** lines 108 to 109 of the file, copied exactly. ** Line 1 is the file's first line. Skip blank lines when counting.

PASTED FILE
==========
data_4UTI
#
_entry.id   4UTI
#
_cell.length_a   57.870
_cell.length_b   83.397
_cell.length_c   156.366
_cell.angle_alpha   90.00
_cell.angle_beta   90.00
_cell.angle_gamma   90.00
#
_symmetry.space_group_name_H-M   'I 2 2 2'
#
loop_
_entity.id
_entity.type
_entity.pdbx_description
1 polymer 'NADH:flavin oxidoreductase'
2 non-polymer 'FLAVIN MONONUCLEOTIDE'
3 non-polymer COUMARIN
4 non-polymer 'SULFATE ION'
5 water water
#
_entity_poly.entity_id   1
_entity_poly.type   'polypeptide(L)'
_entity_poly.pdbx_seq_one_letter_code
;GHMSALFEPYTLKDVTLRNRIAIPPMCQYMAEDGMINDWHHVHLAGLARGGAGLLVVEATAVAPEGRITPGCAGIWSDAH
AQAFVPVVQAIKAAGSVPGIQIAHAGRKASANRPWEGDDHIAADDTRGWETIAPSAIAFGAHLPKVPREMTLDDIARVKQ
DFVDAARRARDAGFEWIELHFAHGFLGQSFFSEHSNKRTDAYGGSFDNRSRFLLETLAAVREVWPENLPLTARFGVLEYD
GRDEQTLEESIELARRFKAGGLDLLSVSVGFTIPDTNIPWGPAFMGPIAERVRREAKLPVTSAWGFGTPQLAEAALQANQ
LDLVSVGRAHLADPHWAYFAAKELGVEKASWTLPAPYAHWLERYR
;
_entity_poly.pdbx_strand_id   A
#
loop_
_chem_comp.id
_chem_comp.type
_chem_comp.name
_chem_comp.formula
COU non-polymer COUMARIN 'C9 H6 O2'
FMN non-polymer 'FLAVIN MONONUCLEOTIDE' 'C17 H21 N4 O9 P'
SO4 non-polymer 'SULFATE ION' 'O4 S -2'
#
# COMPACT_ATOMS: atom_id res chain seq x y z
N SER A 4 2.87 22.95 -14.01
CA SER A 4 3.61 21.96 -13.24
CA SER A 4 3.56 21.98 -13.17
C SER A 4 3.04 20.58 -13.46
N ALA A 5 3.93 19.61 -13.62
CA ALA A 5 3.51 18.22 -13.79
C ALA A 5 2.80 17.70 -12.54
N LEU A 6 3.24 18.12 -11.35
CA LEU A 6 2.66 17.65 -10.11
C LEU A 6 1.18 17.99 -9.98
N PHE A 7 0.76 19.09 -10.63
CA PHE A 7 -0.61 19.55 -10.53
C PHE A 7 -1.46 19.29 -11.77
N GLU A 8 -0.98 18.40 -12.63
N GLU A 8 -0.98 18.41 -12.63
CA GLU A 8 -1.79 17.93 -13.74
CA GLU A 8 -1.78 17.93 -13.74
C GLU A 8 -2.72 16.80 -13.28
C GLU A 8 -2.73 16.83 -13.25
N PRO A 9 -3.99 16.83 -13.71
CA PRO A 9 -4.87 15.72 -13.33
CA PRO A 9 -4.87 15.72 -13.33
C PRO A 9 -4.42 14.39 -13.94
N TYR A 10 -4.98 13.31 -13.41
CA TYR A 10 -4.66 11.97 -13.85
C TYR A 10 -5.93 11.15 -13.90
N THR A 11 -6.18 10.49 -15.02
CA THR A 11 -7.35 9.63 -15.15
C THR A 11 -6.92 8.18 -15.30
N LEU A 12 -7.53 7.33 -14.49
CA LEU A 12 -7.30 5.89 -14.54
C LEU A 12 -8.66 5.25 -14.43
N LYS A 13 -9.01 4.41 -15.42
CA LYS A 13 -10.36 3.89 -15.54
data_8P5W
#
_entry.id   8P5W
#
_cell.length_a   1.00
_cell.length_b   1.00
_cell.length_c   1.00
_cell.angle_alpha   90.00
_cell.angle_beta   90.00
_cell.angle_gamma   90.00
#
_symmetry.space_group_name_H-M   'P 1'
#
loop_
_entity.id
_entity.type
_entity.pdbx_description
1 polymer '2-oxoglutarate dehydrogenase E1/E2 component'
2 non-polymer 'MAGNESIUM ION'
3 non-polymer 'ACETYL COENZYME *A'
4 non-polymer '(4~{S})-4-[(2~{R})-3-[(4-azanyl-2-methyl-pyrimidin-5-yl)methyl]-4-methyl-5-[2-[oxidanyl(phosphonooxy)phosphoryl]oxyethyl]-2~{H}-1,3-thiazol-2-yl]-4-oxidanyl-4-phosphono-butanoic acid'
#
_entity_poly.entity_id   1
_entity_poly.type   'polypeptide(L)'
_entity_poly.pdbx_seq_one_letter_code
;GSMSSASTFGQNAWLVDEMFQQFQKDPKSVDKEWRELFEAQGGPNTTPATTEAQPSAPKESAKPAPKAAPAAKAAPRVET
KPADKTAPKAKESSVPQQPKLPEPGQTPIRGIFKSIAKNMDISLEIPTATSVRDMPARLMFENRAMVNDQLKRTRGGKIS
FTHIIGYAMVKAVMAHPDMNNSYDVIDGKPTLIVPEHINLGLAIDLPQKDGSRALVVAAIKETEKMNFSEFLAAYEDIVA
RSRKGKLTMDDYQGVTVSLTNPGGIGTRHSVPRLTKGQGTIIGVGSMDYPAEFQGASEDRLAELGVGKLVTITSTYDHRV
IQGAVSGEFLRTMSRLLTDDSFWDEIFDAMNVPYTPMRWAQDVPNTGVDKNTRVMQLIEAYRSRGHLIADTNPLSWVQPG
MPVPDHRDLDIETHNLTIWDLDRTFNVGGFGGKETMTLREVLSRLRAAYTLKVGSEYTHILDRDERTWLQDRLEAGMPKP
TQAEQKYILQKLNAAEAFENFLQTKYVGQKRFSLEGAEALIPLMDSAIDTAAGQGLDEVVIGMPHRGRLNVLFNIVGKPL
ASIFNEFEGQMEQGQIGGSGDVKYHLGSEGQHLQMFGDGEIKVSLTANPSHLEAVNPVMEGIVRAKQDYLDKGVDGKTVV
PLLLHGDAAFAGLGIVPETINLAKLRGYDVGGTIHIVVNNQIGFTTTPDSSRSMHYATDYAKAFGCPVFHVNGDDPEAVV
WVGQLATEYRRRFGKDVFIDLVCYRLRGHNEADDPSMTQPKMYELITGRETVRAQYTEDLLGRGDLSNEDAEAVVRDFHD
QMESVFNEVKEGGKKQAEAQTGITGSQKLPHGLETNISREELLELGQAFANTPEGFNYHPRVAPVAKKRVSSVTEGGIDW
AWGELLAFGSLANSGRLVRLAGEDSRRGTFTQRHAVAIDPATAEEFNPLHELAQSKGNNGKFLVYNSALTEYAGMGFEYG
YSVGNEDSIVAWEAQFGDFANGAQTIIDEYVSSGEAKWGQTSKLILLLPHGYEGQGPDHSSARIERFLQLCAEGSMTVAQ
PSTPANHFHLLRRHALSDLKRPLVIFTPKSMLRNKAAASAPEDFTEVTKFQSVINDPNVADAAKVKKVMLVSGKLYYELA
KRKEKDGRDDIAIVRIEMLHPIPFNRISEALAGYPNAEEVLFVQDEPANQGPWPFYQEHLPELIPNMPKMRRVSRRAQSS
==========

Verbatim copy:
IQGAVSGEFLRTMSRLLTDDSFWDEIFDAMNVPYTPMRWAQDVPNTGVDKNTRVMQLIEAYRSRGHLIADTNPLSWVQPG
MPVPDHRDLDIETHNLTIWDLDRTFNVGGFGGKETMTLREVLSRLRAAYTLKVGSEYTHILDRDERTWLQDRLEAGMPKP